Body Scanner Adds Safety, Efficiency to Lewiston Air Travel
LEWISTON, ID —
In August, it was announced that some big changes were coming to the Lewiston-Nez Perce County Regional Airport; one of the biggest was just installed recently.
If you're flying out of Lewiston soon, you may be relieved to see the newest addition to airport security.
The airport now has advanced imaging technology, otherwise known as body scanners.
TSA spokesperson Lorie Dankers says this is the final one to be installed in an Idaho airport.
Dankers says, "TSA has used body scanners for the last 5 or 6 years, and over the last 9 months we've rolled them out in a bunch of new airports."
The process starts out with passengers removing everything from their pockets. Because the software in the scanner can sense metallic and non-metallic objects on the body, that means everything.
Dankers says, "It's not a metal detector, so if you have any items in your pockets, it's important to remove those regardless of what they are. The other thing people need to remember is it's not an X-ray."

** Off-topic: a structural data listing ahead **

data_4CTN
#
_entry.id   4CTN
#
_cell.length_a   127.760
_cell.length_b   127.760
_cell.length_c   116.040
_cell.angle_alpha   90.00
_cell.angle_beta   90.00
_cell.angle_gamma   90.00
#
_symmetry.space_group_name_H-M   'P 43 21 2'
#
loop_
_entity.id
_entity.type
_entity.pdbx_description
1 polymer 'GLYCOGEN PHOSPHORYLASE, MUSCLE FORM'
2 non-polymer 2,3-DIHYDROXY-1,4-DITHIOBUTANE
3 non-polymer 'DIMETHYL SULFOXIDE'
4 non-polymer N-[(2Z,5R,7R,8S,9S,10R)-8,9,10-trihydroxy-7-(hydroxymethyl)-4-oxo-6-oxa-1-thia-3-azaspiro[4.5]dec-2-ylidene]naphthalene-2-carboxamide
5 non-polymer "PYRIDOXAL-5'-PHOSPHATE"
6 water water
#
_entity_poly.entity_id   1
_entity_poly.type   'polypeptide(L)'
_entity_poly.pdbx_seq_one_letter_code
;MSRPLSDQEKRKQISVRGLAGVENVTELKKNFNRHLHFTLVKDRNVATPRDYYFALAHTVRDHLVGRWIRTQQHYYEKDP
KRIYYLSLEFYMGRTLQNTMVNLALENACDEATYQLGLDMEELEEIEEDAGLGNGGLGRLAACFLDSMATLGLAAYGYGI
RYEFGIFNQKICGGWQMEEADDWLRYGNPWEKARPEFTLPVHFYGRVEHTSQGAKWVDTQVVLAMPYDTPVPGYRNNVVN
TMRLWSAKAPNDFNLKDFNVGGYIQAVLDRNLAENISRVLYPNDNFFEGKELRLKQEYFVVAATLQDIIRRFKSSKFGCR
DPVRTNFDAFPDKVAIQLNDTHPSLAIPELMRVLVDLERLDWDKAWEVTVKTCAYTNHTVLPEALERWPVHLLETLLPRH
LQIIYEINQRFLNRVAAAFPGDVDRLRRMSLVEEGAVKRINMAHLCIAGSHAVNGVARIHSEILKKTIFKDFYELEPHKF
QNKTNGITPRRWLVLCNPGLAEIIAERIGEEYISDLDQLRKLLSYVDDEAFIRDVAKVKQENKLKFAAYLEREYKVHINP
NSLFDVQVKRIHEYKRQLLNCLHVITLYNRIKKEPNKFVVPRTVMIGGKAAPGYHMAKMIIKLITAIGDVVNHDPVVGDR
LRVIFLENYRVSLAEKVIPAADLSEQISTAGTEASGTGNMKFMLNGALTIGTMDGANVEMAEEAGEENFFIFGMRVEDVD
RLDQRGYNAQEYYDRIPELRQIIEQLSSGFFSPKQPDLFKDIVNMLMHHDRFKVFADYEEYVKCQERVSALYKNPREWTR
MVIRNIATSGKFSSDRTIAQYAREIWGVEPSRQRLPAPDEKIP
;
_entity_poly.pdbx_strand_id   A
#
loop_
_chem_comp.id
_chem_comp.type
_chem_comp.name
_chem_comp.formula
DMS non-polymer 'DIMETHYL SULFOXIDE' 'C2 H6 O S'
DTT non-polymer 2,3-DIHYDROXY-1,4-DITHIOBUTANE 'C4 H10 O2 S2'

That means the A.I.T. isn't taking an invasive look at your body. Instead electromagnetic waves less than that of a cellphone scan the body within two to three seconds, and shows a TSA officer exactly where something may be concealed.
Dankers says, "Our officer will look where that alarm box is, do a little follow-up screening, and once they've cleared that, you'll be on your way."
The entire process is meant to be more efficient than standard pat-downs, not to mention more comfortable for passengers. But Dankers says it's the added safety element that travellers will really enjoy.
Dankers says, "The greatest threat to aviation is explosives. Those can be metallic or non-metallic. Something like this body scanner adds that extra layer of security."
You can opt out of going through the body scanner, but you'll be given the standard pat-down screening.
And if you have a metallic medical device in your body, such as hip or knee replacements, you can opt-in to using the body scanner instead of a metal detector.